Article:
HHP (High Holding Power) is a classification offered by most societies, and has been around for a long time. Lloyd’s Register, RINA, and DNV also offer the more recently introduced upgraded classification of SHHP (Super High Holding Power). (SHHP was initially called VHHP – the V for “Very” – by some societies before standardization occurred, and this reference may be found in some outdated literature and on older anchors.)
HHP and SHHP are both performance standards that relate to the efficiency of the anchor in straight line pulls (pure resistance performance). Sample anchors are tested against a “standard stockless anchor”, such as a Hall or “Navy” type, of similar size and generally over multiple seabed types. The standards are defined as follows:
The anchor must hold at least twice that of a standard stockless anchor of the same mass.
Four times that of a standard stockless anchor, or twice that of a previously approved HHP anchor.
American society ABS confuses matters by calling the HHP standard “SHP” instead (for Superior Holding Power), and they have an additional “restricted use” version of SHP which is equivalent to SHHP from Lloyd’s or RINA. Unfortunately a label stating “SHP” alone does not specify which level is meant.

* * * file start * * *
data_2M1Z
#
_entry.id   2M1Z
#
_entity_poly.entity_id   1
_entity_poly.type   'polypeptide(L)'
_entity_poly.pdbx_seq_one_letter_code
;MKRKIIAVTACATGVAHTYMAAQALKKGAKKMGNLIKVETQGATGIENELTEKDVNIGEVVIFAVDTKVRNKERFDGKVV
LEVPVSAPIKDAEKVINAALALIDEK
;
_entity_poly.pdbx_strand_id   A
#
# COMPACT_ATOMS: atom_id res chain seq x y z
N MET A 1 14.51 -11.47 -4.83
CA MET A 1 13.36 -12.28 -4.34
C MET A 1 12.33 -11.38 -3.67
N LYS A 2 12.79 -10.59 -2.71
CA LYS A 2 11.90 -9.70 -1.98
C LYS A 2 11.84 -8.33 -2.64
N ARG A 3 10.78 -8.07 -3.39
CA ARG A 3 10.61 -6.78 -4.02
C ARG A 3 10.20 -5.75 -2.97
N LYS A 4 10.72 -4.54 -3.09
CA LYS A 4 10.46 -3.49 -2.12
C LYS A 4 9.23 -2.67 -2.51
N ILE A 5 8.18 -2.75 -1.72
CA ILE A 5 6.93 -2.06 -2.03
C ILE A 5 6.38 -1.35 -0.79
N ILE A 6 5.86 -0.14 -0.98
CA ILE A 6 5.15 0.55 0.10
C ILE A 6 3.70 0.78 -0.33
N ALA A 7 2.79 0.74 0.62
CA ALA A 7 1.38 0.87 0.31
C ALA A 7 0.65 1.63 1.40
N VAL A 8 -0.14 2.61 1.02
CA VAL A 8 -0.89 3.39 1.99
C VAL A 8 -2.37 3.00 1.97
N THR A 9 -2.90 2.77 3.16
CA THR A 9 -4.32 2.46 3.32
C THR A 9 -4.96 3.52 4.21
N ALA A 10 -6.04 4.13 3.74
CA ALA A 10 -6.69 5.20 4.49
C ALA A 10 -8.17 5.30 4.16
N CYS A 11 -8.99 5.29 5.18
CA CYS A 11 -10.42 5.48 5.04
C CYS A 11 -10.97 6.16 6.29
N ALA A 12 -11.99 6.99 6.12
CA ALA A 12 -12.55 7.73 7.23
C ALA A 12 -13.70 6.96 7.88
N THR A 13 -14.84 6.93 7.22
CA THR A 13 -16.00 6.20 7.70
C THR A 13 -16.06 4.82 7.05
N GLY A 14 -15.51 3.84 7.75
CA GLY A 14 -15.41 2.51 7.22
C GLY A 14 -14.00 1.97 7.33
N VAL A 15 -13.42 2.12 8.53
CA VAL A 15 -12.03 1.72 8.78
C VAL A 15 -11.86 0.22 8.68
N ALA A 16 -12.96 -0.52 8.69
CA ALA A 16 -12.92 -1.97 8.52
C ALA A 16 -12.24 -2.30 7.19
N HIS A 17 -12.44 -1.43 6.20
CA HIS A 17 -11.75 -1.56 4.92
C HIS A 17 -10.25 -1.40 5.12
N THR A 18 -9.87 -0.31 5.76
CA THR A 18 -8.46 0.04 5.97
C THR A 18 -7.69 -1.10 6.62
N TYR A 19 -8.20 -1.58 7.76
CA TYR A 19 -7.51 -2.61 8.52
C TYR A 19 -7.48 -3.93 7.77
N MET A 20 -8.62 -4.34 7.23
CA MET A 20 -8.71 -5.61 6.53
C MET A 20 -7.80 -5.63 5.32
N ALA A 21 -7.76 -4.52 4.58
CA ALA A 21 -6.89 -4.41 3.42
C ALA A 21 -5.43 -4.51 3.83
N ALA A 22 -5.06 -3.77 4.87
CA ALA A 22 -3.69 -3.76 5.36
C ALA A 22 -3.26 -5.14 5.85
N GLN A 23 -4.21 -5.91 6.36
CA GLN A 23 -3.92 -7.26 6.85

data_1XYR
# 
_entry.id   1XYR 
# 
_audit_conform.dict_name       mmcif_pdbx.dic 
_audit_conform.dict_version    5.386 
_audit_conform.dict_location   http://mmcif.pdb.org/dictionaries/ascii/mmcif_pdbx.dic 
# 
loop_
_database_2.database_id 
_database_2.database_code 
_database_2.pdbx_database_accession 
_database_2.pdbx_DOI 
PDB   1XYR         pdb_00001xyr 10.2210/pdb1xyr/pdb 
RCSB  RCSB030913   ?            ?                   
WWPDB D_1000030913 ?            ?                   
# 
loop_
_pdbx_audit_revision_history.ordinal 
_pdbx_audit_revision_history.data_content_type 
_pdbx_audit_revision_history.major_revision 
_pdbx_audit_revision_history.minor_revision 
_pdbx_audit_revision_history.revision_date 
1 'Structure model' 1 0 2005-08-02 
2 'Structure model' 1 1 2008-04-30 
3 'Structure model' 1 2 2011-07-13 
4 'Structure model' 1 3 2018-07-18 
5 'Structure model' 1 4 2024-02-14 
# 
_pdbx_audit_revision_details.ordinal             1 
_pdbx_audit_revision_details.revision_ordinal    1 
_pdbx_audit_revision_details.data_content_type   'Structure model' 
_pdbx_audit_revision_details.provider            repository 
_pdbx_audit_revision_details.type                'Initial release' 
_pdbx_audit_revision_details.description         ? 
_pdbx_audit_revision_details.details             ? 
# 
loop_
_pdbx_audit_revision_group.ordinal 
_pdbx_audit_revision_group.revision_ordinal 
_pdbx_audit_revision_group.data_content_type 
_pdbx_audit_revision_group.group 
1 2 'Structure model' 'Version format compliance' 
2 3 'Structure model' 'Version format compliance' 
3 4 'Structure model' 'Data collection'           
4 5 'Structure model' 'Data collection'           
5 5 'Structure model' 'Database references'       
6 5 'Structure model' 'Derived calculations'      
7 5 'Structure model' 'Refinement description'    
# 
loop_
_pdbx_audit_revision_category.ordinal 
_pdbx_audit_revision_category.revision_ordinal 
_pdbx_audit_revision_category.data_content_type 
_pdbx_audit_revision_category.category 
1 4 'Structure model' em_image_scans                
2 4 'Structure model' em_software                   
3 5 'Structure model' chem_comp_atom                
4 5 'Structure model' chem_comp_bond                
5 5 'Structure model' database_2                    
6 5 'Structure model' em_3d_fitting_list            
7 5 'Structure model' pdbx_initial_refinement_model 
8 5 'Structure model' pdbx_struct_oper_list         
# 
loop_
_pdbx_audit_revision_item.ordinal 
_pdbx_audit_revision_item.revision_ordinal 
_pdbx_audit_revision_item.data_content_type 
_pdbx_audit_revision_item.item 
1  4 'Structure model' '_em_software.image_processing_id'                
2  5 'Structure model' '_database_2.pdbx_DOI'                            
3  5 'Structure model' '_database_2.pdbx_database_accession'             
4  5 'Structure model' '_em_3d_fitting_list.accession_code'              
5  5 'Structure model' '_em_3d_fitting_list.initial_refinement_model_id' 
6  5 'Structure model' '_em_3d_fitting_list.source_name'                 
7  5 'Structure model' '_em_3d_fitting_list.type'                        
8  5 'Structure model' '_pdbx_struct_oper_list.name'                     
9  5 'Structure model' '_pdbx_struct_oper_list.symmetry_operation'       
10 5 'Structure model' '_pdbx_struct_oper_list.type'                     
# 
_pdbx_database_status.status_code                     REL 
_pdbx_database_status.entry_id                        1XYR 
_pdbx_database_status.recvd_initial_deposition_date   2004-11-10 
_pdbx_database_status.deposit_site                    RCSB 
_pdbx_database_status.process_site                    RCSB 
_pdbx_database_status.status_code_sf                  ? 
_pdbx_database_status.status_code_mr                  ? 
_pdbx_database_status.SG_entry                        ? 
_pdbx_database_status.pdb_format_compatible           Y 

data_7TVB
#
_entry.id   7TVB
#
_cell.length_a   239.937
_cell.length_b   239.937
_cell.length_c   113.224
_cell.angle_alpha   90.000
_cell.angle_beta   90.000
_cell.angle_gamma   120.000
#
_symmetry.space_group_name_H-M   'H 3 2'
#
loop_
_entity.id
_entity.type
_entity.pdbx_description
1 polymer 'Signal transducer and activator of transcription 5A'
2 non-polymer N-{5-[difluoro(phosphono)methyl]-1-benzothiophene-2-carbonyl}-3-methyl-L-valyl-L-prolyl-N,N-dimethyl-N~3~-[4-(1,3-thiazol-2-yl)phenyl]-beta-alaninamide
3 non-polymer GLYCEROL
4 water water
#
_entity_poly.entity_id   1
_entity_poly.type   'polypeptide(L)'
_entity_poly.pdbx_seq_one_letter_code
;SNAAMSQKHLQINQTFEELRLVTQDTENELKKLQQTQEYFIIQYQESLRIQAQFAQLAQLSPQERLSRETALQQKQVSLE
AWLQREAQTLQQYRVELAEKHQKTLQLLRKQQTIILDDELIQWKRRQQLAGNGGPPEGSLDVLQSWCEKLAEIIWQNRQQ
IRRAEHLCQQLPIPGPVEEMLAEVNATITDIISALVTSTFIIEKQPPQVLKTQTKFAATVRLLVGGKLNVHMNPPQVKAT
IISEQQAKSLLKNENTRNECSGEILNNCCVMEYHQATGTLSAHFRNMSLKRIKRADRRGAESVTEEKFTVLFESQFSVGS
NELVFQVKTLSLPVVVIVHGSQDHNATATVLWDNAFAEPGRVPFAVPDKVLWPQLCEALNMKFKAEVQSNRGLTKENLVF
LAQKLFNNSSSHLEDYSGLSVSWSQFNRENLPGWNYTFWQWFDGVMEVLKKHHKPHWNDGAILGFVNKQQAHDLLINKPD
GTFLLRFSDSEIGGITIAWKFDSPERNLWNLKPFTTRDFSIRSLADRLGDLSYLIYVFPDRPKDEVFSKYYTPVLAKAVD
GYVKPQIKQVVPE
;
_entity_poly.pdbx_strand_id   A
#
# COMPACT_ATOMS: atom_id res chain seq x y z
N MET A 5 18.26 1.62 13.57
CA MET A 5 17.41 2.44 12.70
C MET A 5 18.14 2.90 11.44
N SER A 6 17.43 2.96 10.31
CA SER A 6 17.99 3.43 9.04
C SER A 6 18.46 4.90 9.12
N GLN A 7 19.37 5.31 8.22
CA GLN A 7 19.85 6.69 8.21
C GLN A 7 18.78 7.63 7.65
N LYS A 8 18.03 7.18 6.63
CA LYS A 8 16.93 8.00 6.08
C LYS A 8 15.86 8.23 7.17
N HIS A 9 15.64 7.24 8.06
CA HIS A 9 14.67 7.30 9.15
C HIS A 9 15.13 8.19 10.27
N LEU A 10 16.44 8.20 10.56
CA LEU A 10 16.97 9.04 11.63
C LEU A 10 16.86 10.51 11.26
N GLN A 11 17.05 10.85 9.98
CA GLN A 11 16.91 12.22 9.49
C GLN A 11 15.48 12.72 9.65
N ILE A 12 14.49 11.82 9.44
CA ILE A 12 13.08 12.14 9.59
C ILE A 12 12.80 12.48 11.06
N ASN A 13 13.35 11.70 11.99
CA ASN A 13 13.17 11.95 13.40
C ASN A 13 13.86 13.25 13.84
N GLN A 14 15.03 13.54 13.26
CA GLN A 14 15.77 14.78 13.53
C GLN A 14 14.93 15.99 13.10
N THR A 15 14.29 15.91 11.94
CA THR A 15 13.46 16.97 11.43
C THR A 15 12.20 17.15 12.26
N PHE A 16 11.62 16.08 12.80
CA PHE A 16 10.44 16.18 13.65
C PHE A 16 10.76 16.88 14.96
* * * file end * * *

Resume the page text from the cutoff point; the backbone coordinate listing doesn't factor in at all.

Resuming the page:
Neither HHP nor even SHHP is an exceedingly high standard. A “standard stockless anchor” is extraordinarily inefficient when compared to other types on a weight-for-weight basis, and independent tests show a number of modern anchors capable of exceeding even SHHP. That said, SHHP does distinguish newer more efficient anchors from the older designs such as the CQR (articulated plow) and Bruce (claw).
Anchors can also be tested against others with the desired standard; should they hold at least the same load in comparison, this then is accepted as equivalent. Its designer confident that superior performance would be displayed, the Rocna anchor was tested by RINA against a New Zealand built copy which already had SHHP classification from Lloyd’s Register. In clay, the Rocna 25 recorded pulls at an average of 6,250 kgf, while the larger Manson Supreme 27 kg managed an average of 4,665 kgf; in soft mud, the Rocna averaged 635 kgf versus the copy’s 560 kgf. In the same locations stockless anchors four times the weight were recording pulls a quarter of the Rocna’s results. Unfortunately such test results are rarely published so inspecting the basis of classification can be difficult.